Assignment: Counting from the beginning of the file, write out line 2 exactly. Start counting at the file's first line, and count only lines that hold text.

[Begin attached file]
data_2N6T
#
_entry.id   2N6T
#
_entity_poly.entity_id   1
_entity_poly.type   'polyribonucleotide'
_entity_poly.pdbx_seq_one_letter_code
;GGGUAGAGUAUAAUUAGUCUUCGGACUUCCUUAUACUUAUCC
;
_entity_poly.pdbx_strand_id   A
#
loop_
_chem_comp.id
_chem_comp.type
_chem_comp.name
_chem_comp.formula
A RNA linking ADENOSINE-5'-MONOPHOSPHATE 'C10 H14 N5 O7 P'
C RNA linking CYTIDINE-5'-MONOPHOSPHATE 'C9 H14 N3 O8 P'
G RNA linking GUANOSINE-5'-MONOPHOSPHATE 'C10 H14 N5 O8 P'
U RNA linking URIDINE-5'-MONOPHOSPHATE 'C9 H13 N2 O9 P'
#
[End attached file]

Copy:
#